“In the western part of the state, there has been significant damage to drying shelters and elevators that will slow the harvest down. Ultimately, growers may have to field-dry peanuts until repairs are made,” said UGA Extension peanut agronomist Scott Monfort.
“The loss of elevators could also cause a backlog of trailers for farmers who are trying to drop off their crop. This will again slow down harvest at a time when producers are trying to get their peanuts out of the field.”
Before the storm, 40 to 45 percent of Georgia’s peanut crop was still in the field, he said. Now growers must harvest the remaining crop without losing too much in weight and quality. Some nuts will be lost due to overmaturity or disease as growers could not dig peanuts due to the storm, Monfort said.
POULTRY, LIVESTOCK, TIMBER AND SOYBEANS
The poultry industry losses are estimated at $30 million in lost birds and houses. One million acres of timberland were hit by Hurricane Michael, resulting in the potential loss of $1 billion worth of timber. Soybean growers suffered a $10 to $20 million loss.
Livestock and dairy farmers suffered infrastructure losses, like fencing and forage, but UGA Extension economists have no real estimate for livestock losses. Dairy farmers lost milk production due to power outages, which prevented them from milking cows and storing their milk safely.
Georgia’s late summer and fall vegetable crop was also close to harvest or in the midst of harvest when Hurricane Michael arrived. The damage varies significantly across southwestern Georgia counties, but the loss is estimated at more than $480 million.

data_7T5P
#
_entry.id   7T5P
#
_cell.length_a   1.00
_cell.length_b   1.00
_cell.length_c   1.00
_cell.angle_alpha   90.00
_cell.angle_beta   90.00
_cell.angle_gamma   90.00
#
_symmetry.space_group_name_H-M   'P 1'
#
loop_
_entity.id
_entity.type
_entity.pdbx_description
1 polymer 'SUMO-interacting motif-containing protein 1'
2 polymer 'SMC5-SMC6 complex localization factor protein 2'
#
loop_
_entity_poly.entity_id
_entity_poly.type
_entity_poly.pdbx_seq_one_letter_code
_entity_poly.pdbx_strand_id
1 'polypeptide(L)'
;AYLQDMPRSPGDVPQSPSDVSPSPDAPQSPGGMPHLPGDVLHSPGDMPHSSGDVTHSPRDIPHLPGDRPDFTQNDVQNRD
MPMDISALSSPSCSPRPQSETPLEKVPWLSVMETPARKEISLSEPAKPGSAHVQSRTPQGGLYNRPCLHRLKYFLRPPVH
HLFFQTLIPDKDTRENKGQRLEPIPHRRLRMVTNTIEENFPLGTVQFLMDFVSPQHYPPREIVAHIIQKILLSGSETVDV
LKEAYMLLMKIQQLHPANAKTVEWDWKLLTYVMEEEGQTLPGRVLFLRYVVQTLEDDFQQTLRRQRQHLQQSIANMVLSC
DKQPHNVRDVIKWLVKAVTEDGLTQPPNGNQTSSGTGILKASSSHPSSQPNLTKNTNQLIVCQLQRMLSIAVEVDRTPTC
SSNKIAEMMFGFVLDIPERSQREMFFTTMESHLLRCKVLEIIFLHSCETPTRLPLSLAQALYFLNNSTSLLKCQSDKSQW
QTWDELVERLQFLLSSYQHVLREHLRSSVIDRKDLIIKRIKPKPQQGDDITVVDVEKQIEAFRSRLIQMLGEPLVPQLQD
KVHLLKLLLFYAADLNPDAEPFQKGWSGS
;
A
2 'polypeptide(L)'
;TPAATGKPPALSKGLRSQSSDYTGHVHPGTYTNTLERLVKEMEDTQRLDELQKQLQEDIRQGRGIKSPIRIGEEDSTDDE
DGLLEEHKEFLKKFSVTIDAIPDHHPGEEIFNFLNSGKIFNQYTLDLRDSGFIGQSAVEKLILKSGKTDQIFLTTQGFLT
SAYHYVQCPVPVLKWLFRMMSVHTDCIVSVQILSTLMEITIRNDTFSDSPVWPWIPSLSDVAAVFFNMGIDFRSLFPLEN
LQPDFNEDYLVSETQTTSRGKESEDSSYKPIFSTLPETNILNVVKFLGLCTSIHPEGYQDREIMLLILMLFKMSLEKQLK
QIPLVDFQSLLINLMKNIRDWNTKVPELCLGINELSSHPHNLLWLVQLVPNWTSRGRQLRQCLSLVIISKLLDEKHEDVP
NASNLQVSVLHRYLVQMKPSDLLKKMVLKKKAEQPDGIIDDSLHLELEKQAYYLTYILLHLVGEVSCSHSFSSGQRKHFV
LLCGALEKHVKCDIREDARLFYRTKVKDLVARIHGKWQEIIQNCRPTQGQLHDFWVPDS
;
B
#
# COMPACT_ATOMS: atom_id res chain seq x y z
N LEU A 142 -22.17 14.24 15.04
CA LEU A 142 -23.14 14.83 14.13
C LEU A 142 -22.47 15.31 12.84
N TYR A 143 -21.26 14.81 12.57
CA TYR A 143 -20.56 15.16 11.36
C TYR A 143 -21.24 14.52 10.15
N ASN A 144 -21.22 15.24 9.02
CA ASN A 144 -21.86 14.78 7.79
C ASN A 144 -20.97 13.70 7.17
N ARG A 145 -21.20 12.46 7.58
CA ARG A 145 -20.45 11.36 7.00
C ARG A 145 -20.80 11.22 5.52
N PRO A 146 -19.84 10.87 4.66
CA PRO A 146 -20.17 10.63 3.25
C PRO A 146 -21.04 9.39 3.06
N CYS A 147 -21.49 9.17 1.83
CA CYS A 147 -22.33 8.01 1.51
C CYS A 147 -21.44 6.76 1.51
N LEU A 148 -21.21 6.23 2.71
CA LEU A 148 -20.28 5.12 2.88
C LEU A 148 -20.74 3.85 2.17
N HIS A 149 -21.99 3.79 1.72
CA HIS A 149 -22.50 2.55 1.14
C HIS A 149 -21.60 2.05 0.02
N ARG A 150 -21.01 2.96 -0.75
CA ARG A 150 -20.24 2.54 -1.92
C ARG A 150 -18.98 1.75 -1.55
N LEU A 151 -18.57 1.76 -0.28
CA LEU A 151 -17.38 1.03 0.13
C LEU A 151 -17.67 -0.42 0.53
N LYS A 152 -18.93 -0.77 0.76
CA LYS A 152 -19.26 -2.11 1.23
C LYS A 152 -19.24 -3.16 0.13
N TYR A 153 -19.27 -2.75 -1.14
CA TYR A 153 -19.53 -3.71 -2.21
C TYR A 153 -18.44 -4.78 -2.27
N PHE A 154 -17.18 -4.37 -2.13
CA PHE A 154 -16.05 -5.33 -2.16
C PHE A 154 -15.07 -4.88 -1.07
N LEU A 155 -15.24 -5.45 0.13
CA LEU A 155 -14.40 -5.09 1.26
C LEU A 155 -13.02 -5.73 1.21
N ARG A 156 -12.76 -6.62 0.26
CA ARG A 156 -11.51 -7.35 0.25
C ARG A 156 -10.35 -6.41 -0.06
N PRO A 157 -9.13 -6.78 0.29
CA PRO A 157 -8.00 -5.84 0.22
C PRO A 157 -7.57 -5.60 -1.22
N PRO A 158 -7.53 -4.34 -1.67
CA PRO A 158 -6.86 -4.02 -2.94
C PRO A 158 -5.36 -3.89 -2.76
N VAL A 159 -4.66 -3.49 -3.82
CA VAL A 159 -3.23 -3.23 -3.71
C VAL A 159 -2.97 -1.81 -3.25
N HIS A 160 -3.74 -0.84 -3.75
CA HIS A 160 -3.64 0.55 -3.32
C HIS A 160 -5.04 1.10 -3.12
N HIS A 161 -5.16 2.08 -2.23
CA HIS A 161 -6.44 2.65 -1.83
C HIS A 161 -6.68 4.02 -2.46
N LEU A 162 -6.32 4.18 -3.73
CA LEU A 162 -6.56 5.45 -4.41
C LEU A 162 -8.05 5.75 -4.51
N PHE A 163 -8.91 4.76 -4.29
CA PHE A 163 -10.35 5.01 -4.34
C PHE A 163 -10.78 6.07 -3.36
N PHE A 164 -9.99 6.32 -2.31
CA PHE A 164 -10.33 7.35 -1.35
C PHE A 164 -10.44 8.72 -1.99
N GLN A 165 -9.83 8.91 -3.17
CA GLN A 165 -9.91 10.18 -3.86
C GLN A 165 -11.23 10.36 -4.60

Some vegetable farmers in the direct path of the storm lost close to 90 percent, while others on the edges of the storm lost around 20 to 30 percent. A 20 percent loss is quite significant for an individual farmer, said Greg Fonsah, the UGA Cooperative Extension agricultural economist who was charged with calculating the crop loss and its economic impact.
Sweet corn producers, many of which were in the direct path of the storm, were hardest hit, with losses of up to 100 percent of their remaining crop. In Mitchell and Decatur counties, where the bulk of the state’s fall sweet corn is planted, much of the crop was destroyed, said Timothy Coolong, UGA Extension vegetable horticulture specialist.
Because of the long growing season, southwest Georgia farmers are able to produce spring and fall crops of vegetables like tomatoes, sweet corn, eggplants, green beans, peppers, cucumbers and squash. Harvest occurs in June and October for spring and fall crops, respectively.
“A lot of farmers were just starting their main harvest for fall crops when the storm hit,” Coolong said. Plants that were fully loaded with produce were pushed down by 60 mph winds with gusts from 80 to 100 mph. This phenomenon, known as lodging, not only makes produce hard to harvest, it exposes the fruit to the sun, which causes sunburn, a condition that makes the fruit unmarketable.
Many of the state’s cool-season vegetables, which were just transplanted, were spared. Although some damage is expected, most of the plants were small enough to be somewhat sheltered from the hurricane’s winds.